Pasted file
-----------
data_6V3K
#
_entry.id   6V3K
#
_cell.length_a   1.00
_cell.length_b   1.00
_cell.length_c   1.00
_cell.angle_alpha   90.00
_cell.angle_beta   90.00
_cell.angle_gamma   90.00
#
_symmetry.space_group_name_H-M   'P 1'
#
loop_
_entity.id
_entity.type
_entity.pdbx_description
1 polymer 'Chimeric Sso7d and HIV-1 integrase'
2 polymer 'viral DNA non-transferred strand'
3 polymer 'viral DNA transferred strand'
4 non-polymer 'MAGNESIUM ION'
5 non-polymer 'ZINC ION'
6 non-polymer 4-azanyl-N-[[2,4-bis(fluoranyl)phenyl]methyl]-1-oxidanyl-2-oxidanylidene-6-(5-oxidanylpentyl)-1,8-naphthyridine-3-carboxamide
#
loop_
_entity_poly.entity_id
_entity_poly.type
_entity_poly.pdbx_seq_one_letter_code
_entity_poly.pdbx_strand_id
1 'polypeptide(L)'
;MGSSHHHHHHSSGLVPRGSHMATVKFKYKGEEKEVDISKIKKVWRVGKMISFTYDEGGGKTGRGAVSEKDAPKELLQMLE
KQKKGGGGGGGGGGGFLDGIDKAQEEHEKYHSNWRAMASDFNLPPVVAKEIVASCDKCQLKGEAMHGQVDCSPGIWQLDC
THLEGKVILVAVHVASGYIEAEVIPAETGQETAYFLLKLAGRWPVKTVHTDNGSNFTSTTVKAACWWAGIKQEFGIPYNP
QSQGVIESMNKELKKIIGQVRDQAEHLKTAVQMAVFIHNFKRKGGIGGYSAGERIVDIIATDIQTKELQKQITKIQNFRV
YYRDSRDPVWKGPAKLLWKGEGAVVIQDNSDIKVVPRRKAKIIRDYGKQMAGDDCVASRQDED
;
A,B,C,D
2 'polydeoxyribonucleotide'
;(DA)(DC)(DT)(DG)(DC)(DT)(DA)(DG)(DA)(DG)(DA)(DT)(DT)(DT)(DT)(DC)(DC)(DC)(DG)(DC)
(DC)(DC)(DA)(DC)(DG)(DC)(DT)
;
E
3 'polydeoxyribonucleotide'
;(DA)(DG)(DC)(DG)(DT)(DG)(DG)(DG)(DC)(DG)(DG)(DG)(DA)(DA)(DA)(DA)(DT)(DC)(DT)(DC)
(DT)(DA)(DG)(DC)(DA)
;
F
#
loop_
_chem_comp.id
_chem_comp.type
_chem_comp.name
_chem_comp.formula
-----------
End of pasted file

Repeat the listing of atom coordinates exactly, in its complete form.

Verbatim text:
data_6V3K
#
_entry.id   6V3K
#
_cell.length_a   1.00
_cell.length_b   1.00
_cell.length_c   1.00
_cell.angle_alpha   90.00
_cell.angle_beta   90.00
_cell.angle_gamma   90.00
#
_symmetry.space_group_name_H-M   'P 1'
#
loop_
_entity.id
_entity.type
_entity.pdbx_description
1 polymer 'Chimeric Sso7d and HIV-1 integrase'
2 polymer 'viral DNA non-transferred strand'
3 polymer 'viral DNA transferred strand'
4 non-polymer 'MAGNESIUM ION'
5 non-polymer 'ZINC ION'
6 non-polymer 4-azanyl-N-[[2,4-bis(fluoranyl)phenyl]methyl]-1-oxidanyl-2-oxidanylidene-6-(5-oxidanylpentyl)-1,8-naphthyridine-3-carboxamide
#
loop_
_entity_poly.entity_id
_entity_poly.type
_entity_poly.pdbx_seq_one_letter_code
_entity_poly.pdbx_strand_id
1 'polypeptide(L)'
;MGSSHHHHHHSSGLVPRGSHMATVKFKYKGEEKEVDISKIKKVWRVGKMISFTYDEGGGKTGRGAVSEKDAPKELLQMLE
KQKKGGGGGGGGGGGFLDGIDKAQEEHEKYHSNWRAMASDFNLPPVVAKEIVASCDKCQLKGEAMHGQVDCSPGIWQLDC
THLEGKVILVAVHVASGYIEAEVIPAETGQETAYFLLKLAGRWPVKTVHTDNGSNFTSTTVKAACWWAGIKQEFGIPYNP
QSQGVIESMNKELKKIIGQVRDQAEHLKTAVQMAVFIHNFKRKGGIGGYSAGERIVDIIATDIQTKELQKQITKIQNFRV
YYRDSRDPVWKGPAKLLWKGEGAVVIQDNSDIKVVPRRKAKIIRDYGKQMAGDDCVASRQDED
;
A,B,C,D
2 'polydeoxyribonucleotide'
;(DA)(DC)(DT)(DG)(DC)(DT)(DA)(DG)(DA)(DG)(DA)(DT)(DT)(DT)(DT)(DC)(DC)(DC)(DG)(DC)
(DC)(DC)(DA)(DC)(DG)(DC)(DT)
;
E
3 'polydeoxyribonucleotide'
;(DA)(DG)(DC)(DG)(DT)(DG)(DG)(DG)(DC)(DG)(DG)(DG)(DA)(DA)(DA)(DA)(DT)(DC)(DT)(DC)
(DT)(DA)(DG)(DC)(DA)
;
F
#
loop_
_chem_comp.id
_chem_comp.type
_chem_comp.name
_chem_comp.formula